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Unformatted text preview: MIT Sloan School of Management J. Wang 15.407 E52456 Fall 2003 Problem Set 5: Options Not due 1. You are given the following prices: Security Maturity (years) Strike Price ($) JK stock 94 Put on JK stock 1 80 5 Call on JK 1 80 ? Tbill (FV=100) 1 91 (a) What is the price of the call option? (b) Now suppose that the market price of a JK call option with strike 80 was 30. When you tell your boss that the price you found in part (1) is different, he tells you that you must be wrong, since the market is efficient and thus always right. In other words, the formula you have used to price the call option is just a theory, but in practice it must be that the market knows something that you don’t, perhaps that the stock price is expected to go really high. Do you agree or disagree with him? i. if yes, can you strengthen his argument? ii. if no, can you prove him wrong? 2. In the industry, trader often decomposes the value of an option into ”time value” and ”intrinsic value”. The intrinsic value of an option is the value of the option if you exercise it now, whereas the time value of the option is the difference between the price and the intrinsic value of the option. (a) Given a call option on a stock trading at price S, and strike of K, what is the intrinsic value of the stock? (b) For call options of the same strike, how does the time value changes with maturity? Explain (intuition suffices) (c) For call options of the same maturity, how does the time value changes with the strike? Explain (intuition suffices) (d) Stocks of company A and B are trading at the same price. There are two call options of exact same strike and maturity. Is it necessary that the two options trade at the same price? How about the time value of the two options?...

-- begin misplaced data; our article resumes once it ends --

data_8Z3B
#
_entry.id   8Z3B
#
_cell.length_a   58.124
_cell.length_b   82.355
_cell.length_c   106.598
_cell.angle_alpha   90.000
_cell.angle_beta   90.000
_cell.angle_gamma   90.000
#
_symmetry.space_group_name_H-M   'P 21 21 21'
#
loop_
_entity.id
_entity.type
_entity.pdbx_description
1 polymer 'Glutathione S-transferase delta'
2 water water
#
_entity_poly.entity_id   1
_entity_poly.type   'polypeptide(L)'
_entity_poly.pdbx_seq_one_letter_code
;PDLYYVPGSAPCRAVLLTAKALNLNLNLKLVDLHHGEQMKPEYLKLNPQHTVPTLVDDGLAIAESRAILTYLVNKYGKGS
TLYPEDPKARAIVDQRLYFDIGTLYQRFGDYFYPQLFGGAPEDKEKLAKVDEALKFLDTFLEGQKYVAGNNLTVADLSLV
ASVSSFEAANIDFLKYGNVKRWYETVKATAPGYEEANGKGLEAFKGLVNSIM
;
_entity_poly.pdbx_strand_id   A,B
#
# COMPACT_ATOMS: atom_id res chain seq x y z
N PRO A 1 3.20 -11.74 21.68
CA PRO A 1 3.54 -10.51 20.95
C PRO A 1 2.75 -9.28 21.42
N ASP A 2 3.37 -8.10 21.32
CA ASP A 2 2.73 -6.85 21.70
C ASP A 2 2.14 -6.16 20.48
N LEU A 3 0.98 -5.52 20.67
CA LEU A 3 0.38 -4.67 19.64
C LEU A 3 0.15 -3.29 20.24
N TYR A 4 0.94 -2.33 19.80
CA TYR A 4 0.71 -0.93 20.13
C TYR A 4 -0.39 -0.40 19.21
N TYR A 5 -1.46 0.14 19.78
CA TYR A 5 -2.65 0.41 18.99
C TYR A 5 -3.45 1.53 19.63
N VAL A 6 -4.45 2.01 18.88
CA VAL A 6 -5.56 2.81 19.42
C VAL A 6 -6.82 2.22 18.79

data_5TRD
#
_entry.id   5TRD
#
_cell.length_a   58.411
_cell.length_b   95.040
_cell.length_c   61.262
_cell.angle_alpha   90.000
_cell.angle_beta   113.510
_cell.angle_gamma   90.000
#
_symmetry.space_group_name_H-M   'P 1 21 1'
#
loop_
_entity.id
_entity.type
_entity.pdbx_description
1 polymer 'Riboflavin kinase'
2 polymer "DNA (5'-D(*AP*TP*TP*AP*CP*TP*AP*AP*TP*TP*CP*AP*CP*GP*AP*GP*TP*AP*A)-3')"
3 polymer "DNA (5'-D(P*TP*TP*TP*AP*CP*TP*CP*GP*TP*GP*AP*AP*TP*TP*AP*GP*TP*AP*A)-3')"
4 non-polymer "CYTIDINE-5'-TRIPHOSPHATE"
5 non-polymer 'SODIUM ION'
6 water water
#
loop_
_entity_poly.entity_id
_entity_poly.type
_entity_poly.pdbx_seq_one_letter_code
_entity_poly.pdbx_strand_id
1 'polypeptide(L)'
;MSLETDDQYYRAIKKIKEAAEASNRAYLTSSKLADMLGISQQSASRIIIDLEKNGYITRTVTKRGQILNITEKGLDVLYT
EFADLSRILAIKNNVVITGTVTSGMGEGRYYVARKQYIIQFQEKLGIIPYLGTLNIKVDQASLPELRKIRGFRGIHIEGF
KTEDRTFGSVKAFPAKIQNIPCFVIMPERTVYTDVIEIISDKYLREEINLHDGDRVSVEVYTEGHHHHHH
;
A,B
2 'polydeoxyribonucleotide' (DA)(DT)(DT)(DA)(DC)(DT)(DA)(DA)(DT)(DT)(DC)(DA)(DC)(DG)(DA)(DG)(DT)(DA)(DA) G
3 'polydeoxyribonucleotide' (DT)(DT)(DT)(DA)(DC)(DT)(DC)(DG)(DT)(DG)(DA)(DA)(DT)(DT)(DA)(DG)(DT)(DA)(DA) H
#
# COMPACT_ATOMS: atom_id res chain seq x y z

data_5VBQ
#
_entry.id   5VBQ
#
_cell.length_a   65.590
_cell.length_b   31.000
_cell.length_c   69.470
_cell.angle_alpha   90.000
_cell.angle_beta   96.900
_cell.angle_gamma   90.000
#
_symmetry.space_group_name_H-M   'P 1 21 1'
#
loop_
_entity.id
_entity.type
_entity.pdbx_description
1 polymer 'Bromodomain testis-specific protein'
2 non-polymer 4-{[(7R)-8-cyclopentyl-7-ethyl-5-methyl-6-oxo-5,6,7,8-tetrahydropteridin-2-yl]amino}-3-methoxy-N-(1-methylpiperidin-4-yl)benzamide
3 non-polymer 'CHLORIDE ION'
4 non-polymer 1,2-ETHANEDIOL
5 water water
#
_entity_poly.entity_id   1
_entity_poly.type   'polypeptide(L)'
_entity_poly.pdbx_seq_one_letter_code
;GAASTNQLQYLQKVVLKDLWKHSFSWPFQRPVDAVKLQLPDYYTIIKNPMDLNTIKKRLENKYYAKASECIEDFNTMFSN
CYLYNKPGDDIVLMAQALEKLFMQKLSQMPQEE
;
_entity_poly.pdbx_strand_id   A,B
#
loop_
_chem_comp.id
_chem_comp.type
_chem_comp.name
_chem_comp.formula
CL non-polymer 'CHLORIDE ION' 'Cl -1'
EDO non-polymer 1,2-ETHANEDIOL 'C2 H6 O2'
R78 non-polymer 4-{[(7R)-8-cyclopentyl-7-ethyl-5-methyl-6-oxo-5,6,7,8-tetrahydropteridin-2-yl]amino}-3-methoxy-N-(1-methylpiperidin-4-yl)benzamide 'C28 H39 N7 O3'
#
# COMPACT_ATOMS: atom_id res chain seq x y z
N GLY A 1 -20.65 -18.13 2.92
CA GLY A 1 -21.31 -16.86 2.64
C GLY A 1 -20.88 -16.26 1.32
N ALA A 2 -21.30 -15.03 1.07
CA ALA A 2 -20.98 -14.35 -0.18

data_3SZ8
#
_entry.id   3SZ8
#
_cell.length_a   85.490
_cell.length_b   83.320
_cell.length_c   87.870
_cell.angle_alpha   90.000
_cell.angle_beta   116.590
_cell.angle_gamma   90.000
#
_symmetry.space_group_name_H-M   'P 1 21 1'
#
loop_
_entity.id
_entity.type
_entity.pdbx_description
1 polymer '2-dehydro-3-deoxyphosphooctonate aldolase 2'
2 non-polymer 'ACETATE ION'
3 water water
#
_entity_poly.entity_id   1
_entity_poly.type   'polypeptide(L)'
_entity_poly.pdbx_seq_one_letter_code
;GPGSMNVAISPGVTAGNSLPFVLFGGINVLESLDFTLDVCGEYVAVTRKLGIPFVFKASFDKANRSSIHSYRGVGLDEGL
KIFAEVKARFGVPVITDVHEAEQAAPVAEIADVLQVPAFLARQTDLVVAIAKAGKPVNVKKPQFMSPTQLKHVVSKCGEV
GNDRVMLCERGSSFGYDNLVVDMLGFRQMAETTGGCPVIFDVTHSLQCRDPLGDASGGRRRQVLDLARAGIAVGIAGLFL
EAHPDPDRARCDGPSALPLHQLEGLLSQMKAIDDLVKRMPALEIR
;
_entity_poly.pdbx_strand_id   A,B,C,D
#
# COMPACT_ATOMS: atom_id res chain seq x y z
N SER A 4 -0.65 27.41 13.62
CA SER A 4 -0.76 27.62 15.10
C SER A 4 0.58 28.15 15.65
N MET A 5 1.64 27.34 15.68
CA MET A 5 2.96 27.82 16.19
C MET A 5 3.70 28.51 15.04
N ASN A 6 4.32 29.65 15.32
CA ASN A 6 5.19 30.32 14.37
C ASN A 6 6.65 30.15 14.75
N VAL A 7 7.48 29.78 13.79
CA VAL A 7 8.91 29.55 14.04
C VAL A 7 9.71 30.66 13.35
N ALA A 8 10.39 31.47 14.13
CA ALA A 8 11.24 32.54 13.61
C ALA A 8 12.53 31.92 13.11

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This note was uploaded on 01/19/2011 for the course 15 15.407 taught by Professor Wang during the Fall '03 term at MIT.
 Fall '03
 Wang

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